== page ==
By Caitlin Doran
ROCHESTER, Minn. — Public health experts report that members of immigrant and refugee communities continue to be disproportionately affected by the COVID-19 pandemic, with higher rates of infection and death. Health disparities can be associated with job type, immigration status and English proficiency. A team of Mayo Clinic medical experts and community leaders collaborated to find ways to reduce health disparities related to COVID-19. Their playbook included how to address communication gaps, identify community priorities and improve access to needed resources. They also predict that this approach will be effective in future public health emergencies and pandemics.
The findings are detailed in a paper recently published in Public Health Reports evaluating the first nine months of a community-based intervention that reached an estimated 39,000 people in immigrant and refugee populations in Southeast Minnesota. The intervention focused on COVID-19 communication gaps related to prevention and testing, and on the social and economic effects of the pandemic.
Key to the intervention was the involvement of community members who collaborated with medical experts to assess and respond to COVID-19 health needs, serving as trusted conduits of information to their communities, and from communities back to the medical experts.
These findings expand on a paper published in May 2020 that described the framework for this intervention. Mayo Clinic’s medical experts and the community leaders are part of Rochester Healthy Community Partnership (RHCP), a community-academic research program in Rochester, Minnesota, that was formed in 2004.
Mark Wieland, M.D., a community internal medicine physician at Mayo Clinic and the first author on the study, says, “Real-time, bidirectional communication between community and academic partners allowed us to respond rapidly to concerns and changing facts in a way that was driven by community priorities.”
Community leaders reported positive perceptions of the intervention, including high perceived efficacy, sustainability and adaptability over time.
“We (the members of the Rochester Healthy Community Partnership) learned to understand what was important to our community, then share narratives and address misinformation,” says Miriam Goodson, a member of the Alliance of Chicanos, Hispanics and Latin Americans, and a co-author on the study.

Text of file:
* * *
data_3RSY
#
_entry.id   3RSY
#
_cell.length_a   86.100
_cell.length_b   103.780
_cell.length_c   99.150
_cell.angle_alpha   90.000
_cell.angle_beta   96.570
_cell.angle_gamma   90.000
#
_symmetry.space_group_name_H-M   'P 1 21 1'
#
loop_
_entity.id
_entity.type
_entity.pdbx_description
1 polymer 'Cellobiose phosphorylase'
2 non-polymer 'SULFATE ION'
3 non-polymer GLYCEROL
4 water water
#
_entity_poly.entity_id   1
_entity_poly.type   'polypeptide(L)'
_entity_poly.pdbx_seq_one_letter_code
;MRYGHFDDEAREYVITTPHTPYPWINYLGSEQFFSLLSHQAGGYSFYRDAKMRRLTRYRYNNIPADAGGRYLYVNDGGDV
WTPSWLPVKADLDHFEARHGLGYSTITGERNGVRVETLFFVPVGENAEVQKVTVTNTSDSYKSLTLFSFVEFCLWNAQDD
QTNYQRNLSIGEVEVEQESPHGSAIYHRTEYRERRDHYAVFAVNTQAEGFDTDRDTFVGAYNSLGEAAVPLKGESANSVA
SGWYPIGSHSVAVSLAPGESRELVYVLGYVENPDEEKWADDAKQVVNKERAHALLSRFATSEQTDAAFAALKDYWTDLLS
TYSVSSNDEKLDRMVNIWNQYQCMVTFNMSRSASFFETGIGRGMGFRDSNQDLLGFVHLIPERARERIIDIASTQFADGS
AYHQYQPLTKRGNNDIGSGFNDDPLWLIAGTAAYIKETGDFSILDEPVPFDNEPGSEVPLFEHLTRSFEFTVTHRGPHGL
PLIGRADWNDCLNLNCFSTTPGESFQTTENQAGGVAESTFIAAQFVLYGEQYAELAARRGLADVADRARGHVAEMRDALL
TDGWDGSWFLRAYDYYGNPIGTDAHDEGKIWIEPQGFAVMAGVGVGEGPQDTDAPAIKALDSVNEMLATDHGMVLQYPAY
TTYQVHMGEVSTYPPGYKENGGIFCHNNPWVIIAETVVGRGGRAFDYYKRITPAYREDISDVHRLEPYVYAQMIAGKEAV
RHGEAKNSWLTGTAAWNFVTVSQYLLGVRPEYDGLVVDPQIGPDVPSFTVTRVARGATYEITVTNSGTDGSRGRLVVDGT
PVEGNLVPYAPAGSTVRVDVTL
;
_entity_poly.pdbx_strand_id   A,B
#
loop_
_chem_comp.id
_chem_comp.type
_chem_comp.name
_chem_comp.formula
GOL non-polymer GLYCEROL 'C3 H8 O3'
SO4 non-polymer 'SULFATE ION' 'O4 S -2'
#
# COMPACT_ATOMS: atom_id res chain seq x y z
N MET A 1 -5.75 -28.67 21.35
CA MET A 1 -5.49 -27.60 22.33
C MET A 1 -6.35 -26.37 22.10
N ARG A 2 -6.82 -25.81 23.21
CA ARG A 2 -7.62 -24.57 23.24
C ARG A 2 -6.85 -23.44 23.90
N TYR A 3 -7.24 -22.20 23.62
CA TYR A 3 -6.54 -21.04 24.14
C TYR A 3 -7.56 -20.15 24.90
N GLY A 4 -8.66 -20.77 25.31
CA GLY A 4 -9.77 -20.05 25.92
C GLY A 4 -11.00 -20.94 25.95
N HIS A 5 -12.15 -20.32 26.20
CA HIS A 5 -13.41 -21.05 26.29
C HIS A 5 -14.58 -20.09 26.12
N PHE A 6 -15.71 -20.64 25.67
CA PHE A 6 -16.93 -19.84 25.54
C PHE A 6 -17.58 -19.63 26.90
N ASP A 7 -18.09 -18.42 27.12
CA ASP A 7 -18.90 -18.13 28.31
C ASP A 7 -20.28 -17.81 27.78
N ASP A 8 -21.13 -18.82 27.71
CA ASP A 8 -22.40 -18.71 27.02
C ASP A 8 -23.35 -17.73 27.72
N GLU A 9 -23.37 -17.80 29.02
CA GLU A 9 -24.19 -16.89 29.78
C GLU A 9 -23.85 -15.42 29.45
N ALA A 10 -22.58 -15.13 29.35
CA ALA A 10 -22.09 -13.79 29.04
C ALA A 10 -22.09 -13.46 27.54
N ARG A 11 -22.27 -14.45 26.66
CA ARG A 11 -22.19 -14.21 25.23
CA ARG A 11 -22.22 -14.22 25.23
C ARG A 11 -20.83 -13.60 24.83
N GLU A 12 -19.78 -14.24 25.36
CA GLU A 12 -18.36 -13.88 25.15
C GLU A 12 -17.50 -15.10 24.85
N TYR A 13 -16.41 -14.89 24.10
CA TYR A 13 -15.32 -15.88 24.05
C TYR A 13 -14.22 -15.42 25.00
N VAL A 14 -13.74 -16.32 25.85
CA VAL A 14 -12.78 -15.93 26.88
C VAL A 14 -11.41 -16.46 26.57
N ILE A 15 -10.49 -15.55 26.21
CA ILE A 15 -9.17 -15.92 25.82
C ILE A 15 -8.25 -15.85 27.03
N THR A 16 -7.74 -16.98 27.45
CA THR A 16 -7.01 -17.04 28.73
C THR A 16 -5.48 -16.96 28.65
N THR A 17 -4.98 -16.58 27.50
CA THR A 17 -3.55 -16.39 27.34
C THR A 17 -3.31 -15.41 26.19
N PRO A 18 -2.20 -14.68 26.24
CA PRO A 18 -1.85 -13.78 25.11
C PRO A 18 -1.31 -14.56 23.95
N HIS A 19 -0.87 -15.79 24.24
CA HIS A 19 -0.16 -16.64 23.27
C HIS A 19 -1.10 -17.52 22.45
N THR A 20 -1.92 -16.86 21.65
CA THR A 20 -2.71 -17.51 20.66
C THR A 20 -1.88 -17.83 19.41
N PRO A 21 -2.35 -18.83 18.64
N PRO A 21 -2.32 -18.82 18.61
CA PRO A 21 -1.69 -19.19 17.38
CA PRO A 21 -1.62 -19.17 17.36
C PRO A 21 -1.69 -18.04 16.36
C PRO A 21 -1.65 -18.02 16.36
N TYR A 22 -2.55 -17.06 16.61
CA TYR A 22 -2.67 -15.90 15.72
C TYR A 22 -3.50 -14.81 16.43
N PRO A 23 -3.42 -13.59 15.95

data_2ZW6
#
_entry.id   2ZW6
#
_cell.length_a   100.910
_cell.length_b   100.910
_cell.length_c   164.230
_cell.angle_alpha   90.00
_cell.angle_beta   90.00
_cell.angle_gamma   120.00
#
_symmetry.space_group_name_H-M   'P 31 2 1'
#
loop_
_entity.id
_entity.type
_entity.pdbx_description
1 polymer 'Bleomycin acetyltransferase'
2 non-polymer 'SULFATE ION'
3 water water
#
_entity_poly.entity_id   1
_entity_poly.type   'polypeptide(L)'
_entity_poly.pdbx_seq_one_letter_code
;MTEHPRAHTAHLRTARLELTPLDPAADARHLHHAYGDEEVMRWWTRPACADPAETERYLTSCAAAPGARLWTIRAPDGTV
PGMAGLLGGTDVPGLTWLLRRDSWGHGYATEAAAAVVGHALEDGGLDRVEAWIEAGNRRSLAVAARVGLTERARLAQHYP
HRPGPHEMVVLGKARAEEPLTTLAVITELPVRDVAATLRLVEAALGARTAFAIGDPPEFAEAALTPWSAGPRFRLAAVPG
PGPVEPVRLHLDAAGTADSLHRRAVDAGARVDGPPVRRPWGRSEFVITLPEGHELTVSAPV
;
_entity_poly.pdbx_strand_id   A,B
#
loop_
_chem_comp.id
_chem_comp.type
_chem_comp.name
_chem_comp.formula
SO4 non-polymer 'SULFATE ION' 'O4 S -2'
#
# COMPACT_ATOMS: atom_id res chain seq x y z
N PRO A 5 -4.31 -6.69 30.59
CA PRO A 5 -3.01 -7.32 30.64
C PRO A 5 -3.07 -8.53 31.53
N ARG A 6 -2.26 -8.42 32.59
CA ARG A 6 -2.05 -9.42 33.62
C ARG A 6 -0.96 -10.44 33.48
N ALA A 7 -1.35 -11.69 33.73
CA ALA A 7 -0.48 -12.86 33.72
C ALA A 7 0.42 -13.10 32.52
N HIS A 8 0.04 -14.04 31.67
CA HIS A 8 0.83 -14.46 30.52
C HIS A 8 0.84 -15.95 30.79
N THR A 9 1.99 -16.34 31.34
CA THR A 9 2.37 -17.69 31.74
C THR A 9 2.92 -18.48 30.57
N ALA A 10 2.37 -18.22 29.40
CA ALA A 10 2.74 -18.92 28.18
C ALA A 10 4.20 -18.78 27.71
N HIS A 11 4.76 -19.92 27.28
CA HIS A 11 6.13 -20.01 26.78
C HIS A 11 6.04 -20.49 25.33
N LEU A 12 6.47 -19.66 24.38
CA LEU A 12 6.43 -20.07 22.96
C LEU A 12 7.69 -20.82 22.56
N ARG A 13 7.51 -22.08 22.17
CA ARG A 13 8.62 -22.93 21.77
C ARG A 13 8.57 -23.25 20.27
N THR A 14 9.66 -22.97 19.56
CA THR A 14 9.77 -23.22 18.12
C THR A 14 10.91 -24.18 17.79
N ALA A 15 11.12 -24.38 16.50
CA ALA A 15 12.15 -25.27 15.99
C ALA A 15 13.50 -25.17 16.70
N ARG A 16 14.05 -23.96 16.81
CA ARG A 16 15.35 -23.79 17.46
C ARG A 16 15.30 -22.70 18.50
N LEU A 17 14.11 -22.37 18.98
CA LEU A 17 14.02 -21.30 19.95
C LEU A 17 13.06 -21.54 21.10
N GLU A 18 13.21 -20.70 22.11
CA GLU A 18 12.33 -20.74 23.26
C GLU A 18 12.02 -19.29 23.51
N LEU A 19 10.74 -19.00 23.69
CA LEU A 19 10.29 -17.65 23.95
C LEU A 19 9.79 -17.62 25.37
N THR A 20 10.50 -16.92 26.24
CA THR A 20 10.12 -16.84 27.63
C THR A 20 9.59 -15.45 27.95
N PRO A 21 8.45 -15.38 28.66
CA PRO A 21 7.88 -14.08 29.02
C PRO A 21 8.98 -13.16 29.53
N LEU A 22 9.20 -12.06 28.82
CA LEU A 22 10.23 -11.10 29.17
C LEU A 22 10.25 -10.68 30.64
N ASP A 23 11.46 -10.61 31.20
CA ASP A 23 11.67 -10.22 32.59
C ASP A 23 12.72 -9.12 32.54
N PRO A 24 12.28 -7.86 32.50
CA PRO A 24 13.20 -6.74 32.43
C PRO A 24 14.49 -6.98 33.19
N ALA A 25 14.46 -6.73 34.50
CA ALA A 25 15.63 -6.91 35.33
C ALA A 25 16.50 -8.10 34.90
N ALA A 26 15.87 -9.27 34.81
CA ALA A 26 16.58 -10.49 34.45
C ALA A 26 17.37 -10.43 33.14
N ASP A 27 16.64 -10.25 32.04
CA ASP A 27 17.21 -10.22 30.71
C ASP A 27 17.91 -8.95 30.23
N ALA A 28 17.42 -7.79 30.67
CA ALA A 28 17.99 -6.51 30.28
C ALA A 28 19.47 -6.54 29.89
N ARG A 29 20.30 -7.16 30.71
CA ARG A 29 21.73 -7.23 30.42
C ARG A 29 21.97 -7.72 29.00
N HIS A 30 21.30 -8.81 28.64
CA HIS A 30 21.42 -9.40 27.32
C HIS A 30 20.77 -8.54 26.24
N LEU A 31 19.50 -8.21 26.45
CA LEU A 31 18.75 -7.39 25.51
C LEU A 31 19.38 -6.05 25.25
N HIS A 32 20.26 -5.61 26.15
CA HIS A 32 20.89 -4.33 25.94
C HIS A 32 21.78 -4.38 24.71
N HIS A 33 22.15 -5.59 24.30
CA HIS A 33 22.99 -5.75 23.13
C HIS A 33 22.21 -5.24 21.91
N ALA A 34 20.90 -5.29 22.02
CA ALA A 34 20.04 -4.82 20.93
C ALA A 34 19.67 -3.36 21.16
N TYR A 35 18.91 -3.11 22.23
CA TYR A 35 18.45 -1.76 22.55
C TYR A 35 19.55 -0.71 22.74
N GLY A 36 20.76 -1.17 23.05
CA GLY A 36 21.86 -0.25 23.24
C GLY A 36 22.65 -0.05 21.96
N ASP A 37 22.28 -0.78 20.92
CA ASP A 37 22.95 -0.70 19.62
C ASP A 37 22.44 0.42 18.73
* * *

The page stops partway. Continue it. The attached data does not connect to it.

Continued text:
Community leaders also stated that their experience working with the Rochester Healthy Community Partnership made them feel more prepared for future pandemics.
“An amazing group of partners was created that has completely changed the health perception of immigrant and refugee populations (in Southeastern Minnesota). We will overcome COVID-19 and future pandemics with the help of RHCP,” says Ahmed Osman, a Somali community member and manager of the Employment Services, Intercultural Mutual Assistance Association Program. Osman is a co-author on the study.
Results from the study indicated that this community-driven approach led to beneficial systems and policy changes that improved health equity for the communities. Community concerns raised by Rochester Healthy Community Partnership influenced regional COVID-19 testing and vaccination policies, and guided strategies to meet the needs of patients who were infected with COVID-19 and had limited English proficiency.
In the future, the researchers plan to further explore the potential to use community-academic partnerships to improve health equity in immigrant and refugee communities.
“Our experience demonstrates that these community-engaged partnerships are especially well-poised to respond to a pandemic or other population health emergencies with populations who are at risk for health disparities,” says Irene Sia, M.D., a Mayo Clinic infectious diseases specialist and senior author on the paper.
This research was funded by grant UL1 TR000135 from the National Center for Advancing Translational Science. It was supported by Mayo Clinic’s Center for Health Equity and Community Engagement Research.